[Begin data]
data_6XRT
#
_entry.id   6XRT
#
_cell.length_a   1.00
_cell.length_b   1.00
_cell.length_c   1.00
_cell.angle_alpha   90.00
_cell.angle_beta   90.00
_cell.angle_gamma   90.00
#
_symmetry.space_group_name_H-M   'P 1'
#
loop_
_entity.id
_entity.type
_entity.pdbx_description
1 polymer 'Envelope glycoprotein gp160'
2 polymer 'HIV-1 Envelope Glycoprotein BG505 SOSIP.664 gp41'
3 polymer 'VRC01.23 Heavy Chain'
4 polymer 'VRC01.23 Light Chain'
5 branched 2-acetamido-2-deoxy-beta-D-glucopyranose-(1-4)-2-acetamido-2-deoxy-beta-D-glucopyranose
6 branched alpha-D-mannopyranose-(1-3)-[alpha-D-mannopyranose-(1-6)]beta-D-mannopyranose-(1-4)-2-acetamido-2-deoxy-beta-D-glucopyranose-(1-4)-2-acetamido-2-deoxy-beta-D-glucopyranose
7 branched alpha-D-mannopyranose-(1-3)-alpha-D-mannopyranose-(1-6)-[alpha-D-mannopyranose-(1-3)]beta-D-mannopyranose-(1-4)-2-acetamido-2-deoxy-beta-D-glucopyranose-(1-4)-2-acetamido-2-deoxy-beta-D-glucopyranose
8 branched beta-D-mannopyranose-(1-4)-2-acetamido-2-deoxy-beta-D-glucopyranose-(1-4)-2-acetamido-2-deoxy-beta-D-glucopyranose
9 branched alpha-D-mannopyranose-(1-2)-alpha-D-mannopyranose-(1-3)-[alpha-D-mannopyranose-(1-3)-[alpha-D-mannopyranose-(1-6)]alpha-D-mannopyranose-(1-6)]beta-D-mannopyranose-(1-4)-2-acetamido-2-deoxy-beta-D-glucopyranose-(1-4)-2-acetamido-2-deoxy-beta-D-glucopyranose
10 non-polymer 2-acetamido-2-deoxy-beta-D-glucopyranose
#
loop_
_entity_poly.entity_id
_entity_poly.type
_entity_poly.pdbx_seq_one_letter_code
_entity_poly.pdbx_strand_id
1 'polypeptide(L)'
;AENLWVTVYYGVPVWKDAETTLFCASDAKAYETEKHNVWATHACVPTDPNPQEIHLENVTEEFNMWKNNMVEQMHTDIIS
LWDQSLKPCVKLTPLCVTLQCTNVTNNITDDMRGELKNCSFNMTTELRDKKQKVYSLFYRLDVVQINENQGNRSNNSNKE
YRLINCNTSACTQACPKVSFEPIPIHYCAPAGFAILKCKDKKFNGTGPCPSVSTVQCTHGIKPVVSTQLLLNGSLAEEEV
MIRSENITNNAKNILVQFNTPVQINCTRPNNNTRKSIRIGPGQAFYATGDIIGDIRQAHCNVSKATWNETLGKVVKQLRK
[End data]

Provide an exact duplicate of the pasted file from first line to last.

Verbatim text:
data_6XRT
#
_entry.id   6XRT
#
_cell.length_a   1.00
_cell.length_b   1.00
_cell.length_c   1.00
_cell.angle_alpha   90.00
_cell.angle_beta   90.00
_cell.angle_gamma   90.00
#
_symmetry.space_group_name_H-M   'P 1'
#
loop_
_entity.id
_entity.type
_entity.pdbx_description
1 polymer 'Envelope glycoprotein gp160'
2 polymer 'HIV-1 Envelope Glycoprotein BG505 SOSIP.664 gp41'
3 polymer 'VRC01.23 Heavy Chain'
4 polymer 'VRC01.23 Light Chain'
5 branched 2-acetamido-2-deoxy-beta-D-glucopyranose-(1-4)-2-acetamido-2-deoxy-beta-D-glucopyranose
6 branched alpha-D-mannopyranose-(1-3)-[alpha-D-mannopyranose-(1-6)]beta-D-mannopyranose-(1-4)-2-acetamido-2-deoxy-beta-D-glucopyranose-(1-4)-2-acetamido-2-deoxy-beta-D-glucopyranose
7 branched alpha-D-mannopyranose-(1-3)-alpha-D-mannopyranose-(1-6)-[alpha-D-mannopyranose-(1-3)]beta-D-mannopyranose-(1-4)-2-acetamido-2-deoxy-beta-D-glucopyranose-(1-4)-2-acetamido-2-deoxy-beta-D-glucopyranose
8 branched beta-D-mannopyranose-(1-4)-2-acetamido-2-deoxy-beta-D-glucopyranose-(1-4)-2-acetamido-2-deoxy-beta-D-glucopyranose
9 branched alpha-D-mannopyranose-(1-2)-alpha-D-mannopyranose-(1-3)-[alpha-D-mannopyranose-(1-3)-[alpha-D-mannopyranose-(1-6)]alpha-D-mannopyranose-(1-6)]beta-D-mannopyranose-(1-4)-2-acetamido-2-deoxy-beta-D-glucopyranose-(1-4)-2-acetamido-2-deoxy-beta-D-glucopyranose
10 non-polymer 2-acetamido-2-deoxy-beta-D-glucopyranose
#
loop_
_entity_poly.entity_id
_entity_poly.type
_entity_poly.pdbx_seq_one_letter_code
_entity_poly.pdbx_strand_id
1 'polypeptide(L)'
;AENLWVTVYYGVPVWKDAETTLFCASDAKAYETEKHNVWATHACVPTDPNPQEIHLENVTEEFNMWKNNMVEQMHTDIIS
LWDQSLKPCVKLTPLCVTLQCTNVTNNITDDMRGELKNCSFNMTTELRDKKQKVYSLFYRLDVVQINENQGNRSNNSNKE
YRLINCNTSACTQACPKVSFEPIPIHYCAPAGFAILKCKDKKFNGTGPCPSVSTVQCTHGIKPVVSTQLLLNGSLAEEEV
MIRSENITNNAKNILVQFNTPVQINCTRPNNNTRKSIRIGPGQAFYATGDIIGDIRQAHCNVSKATWNETLGKVVKQLRK